It couldn’t have been hard for even liberal San Franciscans to vote Mirkarimi out of office. He was trouble more often than not. The 2012 case of his hitting his wife (a Venezuelan telenovela star) created an ongoing drama on local news shows where the sheriff came off as arrogant jerk. He also failed a firearms test and lost his driver’s license after crashing a city vehicle. He was not a law-abiding law enforcement officer.
So voters could easily have seen the Steinle death as the last straw in a bad history of an irresponsible man who never should have been sheriff.
However the winning candidate, former Chief Deputy Sheriff Vicki Hennessy, may not offer much of a change in sanctuary policy in San Francisco, where the Board of Supervisors recently voted to affirm the protection of illegal alien criminals. Hennessy answered a reporter’s question about sanctuary after the election by saying she “may interpret it differently” — which is hardly a stirring statement in favor of law and borders.
Hennessy defeats scandal-plagued Mirkarimi in S.F. sheriff race, San Francisco Chronicle, November 4, 2015
Former Chief Deputy Sheriff Vicki Hennessy won her bid Tuesday to unseat Sheriff Ross Mirkarimi, who cast himself as an innovator in the hidebound law-enforcement community but was dragged down by a series of personal and professional controversies.
In the race to lead the agency whose primary role is overseeing San Francisco’s jails, Hennessy ran a low-key campaign that drew support from the deputies’ union and nearly every politician at City Hall. She called herself an effective manager. Mirkarimi claimed she was too much of an insider to push through needed reforms.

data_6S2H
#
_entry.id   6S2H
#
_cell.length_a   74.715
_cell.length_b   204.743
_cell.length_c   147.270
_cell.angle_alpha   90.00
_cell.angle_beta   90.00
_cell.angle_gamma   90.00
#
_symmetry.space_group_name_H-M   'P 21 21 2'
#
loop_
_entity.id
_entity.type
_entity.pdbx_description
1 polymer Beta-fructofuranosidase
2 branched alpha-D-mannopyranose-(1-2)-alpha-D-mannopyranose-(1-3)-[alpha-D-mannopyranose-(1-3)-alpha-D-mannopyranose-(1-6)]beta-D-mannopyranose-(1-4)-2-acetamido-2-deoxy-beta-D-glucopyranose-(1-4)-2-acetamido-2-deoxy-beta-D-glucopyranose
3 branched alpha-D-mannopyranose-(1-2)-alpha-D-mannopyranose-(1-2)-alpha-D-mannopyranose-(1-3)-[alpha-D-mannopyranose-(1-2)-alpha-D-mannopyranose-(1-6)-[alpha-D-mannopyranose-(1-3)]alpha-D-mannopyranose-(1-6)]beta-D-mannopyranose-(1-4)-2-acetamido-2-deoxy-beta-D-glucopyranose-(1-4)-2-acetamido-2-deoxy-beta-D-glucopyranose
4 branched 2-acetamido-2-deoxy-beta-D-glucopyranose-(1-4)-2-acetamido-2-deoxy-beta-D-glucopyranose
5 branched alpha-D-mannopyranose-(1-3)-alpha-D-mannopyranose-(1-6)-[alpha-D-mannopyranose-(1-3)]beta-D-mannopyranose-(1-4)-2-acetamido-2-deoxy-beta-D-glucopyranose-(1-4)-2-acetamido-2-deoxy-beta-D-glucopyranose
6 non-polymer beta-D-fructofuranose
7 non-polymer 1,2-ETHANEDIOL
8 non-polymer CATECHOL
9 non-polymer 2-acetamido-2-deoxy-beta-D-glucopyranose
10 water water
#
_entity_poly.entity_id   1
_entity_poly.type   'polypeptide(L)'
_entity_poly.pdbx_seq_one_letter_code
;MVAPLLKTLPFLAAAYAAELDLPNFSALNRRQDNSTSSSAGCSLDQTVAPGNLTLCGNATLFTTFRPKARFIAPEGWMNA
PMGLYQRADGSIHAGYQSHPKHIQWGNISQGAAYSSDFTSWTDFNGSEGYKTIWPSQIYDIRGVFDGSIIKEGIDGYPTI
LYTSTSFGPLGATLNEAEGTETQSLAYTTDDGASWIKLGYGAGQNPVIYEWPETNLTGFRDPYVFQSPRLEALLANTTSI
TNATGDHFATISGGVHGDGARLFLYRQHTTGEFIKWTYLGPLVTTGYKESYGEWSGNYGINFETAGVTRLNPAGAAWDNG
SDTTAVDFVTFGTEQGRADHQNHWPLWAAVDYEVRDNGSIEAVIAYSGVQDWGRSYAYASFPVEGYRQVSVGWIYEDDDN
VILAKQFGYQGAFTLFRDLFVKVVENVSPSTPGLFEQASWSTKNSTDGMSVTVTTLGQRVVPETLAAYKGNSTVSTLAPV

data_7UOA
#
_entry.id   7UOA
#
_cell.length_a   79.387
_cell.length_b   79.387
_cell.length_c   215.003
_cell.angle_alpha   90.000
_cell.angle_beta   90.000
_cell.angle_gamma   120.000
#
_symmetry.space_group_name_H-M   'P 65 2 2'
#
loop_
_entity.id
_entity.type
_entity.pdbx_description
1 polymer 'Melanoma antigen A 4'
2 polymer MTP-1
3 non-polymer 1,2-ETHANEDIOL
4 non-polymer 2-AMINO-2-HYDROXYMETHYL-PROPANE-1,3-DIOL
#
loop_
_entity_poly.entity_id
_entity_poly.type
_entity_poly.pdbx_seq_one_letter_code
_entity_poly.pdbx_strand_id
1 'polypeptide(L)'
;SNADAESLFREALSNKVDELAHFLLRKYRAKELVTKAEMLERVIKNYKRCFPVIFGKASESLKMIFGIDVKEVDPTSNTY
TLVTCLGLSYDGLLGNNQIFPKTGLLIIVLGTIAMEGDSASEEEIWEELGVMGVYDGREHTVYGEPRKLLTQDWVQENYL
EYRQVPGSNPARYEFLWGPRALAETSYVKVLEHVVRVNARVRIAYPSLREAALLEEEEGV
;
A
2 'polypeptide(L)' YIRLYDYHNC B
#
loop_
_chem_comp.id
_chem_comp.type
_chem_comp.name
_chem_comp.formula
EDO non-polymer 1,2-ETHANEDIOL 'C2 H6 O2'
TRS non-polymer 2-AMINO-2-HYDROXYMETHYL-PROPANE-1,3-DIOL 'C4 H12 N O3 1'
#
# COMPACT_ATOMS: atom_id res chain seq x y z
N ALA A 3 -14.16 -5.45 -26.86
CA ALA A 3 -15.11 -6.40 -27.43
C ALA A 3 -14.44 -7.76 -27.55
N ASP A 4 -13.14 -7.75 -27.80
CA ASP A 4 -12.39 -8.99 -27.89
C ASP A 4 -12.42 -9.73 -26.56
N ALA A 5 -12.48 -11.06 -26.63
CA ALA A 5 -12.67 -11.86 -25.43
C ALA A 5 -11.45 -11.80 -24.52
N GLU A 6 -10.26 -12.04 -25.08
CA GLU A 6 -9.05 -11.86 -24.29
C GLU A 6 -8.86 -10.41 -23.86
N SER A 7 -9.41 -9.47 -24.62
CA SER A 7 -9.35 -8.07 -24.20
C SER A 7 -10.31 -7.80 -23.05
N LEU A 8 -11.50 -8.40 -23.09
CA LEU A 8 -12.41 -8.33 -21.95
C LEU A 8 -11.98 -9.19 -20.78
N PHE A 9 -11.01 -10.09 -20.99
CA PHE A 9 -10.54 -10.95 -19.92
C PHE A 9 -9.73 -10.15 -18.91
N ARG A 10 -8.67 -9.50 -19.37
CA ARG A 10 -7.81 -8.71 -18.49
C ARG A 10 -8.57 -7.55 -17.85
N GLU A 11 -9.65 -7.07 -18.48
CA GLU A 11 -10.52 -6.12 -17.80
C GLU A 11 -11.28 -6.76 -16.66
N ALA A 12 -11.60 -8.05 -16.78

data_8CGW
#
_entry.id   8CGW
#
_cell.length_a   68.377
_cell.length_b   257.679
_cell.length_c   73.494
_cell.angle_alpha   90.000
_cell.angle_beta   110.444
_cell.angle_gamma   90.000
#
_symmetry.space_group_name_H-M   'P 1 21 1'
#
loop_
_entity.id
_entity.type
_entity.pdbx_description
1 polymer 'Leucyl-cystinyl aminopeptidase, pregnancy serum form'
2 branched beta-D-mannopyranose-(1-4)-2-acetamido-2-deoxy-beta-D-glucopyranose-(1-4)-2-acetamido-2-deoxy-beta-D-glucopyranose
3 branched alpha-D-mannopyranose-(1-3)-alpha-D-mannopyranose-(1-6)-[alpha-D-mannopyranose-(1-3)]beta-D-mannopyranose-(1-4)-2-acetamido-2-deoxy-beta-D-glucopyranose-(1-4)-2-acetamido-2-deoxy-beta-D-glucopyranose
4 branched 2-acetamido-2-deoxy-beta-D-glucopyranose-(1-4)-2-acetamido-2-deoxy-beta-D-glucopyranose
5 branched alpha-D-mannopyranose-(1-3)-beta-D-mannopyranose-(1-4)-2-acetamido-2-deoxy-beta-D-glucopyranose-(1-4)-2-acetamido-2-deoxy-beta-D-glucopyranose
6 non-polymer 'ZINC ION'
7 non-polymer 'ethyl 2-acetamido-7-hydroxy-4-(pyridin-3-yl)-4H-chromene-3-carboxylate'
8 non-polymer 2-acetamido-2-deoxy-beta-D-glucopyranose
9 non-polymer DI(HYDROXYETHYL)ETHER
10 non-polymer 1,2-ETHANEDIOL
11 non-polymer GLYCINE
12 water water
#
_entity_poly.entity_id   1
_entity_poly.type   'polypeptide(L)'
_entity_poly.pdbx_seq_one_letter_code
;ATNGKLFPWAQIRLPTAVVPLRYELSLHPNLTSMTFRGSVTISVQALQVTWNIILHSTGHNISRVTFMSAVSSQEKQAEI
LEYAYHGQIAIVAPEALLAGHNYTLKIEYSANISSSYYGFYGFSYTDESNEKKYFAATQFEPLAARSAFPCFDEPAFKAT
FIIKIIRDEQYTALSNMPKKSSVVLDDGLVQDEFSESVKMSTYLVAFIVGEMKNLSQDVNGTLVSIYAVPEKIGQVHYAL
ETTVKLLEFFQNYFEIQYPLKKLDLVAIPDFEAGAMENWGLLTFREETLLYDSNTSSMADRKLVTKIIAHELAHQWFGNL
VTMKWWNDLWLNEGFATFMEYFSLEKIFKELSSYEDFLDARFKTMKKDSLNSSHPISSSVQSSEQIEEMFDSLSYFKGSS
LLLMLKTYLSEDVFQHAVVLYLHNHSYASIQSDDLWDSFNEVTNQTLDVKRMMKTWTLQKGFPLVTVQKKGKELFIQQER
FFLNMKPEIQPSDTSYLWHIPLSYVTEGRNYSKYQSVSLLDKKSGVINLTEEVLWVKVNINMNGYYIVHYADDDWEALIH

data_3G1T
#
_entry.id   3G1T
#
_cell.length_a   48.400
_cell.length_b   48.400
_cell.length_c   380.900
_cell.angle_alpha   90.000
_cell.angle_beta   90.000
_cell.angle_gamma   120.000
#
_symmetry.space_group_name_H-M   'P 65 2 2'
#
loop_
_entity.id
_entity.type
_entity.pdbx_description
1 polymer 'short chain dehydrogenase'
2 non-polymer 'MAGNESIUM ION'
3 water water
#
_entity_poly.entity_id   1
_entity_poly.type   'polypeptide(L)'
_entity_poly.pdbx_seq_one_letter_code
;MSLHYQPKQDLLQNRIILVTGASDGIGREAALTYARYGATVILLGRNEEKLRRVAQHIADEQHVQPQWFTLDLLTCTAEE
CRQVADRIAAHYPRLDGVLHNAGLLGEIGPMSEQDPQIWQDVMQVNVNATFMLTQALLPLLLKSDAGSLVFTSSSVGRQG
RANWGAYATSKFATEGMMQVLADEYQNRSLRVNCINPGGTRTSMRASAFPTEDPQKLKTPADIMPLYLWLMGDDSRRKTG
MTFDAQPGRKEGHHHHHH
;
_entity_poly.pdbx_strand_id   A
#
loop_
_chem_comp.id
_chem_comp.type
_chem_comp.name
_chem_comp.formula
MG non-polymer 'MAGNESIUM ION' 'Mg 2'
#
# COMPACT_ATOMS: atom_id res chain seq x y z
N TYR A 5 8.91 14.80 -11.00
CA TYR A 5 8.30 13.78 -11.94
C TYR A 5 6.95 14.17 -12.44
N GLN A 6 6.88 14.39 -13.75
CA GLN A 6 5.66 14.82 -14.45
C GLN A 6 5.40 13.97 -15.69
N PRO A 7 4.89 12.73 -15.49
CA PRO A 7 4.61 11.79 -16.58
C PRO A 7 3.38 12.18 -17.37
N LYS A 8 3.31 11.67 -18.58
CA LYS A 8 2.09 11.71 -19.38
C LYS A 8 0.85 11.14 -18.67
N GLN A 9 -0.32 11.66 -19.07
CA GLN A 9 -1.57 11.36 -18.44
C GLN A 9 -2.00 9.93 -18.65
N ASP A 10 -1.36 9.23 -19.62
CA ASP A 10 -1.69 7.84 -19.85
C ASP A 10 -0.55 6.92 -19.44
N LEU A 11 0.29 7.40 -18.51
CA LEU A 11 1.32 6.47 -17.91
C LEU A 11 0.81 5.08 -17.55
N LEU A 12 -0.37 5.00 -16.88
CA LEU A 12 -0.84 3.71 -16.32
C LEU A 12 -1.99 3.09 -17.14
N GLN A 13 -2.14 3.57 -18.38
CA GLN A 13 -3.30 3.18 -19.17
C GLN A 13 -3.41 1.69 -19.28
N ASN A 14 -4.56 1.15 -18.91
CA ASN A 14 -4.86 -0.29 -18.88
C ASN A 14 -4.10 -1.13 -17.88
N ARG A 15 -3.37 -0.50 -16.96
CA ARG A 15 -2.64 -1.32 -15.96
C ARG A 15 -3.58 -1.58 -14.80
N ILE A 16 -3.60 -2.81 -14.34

With all precincts reporting and most votes counted, Hennessy had 61 percent support, with Mirkarimi trailing at 33 percent. John Robinson, a former lieutenant in the Sheriff’s Department, was picking up 6 percent of the votes.
At her packed election party at Don Ramon’s restaurant, attended by newly re-elected Mayor Ed Lee, Hennessy said she felt “honored and humbled.”
“I had so much good support and people have been so good to me and I appreciate their confidence in me,” she said. “It’s a daunting journey I will be on now, working for the people of San Francisco, but I believe I am up to it.”
The outcome matched expectations as many doubted whether Mirkarimi could come back from the litany of scandals that emerged from the department under his leadership, as well as from his personal missteps.
Before he even was sworn in, the former city supervisor’s standing in City Hall was shaken when he was charged in connection with bruising his wife’s arm in 2012. Hennessy was appointed interim sheriff as Mayor Lee fought to remove Mirkarimi from office.
Lee was quick to blame poor leadership for the department mishaps to follow, including the release of a man from jail who could have been deported but is now charged with fatally shooting 32-year-old Kathryn Steinle on an Embarcadero pier in July. The case sparked a national immigration debate.
Mirkarimi also faced questions over the death at San Francisco General Hospital of a missing patient whom sheriff’s deputies were unable to locate, allegations that deputies forced inmates to fight, theescape of two inmates, the conviction of a deputy for the unprovoked beating of a hospital patient,and the suicide of an inmate who had been brought in on a report he was going to jump off the Golden Gate Bridge.
Then there were Mirkarimi’s own troubles: a failed marksmanship test preventing him from carrying a gun and his driver’s license being suspended after a minor crash in a city vehicle.
Through it all, Mirkarimi said he was used to being the “underdog,” and that his progressive leadership was needed to bring the department forward.
At his election-night party at Puerto Alegre restaurant, Mirkarimi was reluctant to concede. In an address thanking supporters, he would say only, “We’re not in a position we’d like to be in.”
Because of Mirkarimi’s controversies, Hennessy was able to run a quiet campaign. The 32-year agency veteran said she wanted her record to speak for itself.
“It’s been a long campaign,” she said. “It’s been something new for me. I’m not necessarily someone who likes the limelight, so it’s been a learning experience. But the good news is that I understand the department and I have the background and necessary skills to lead the department and hit the ground running.”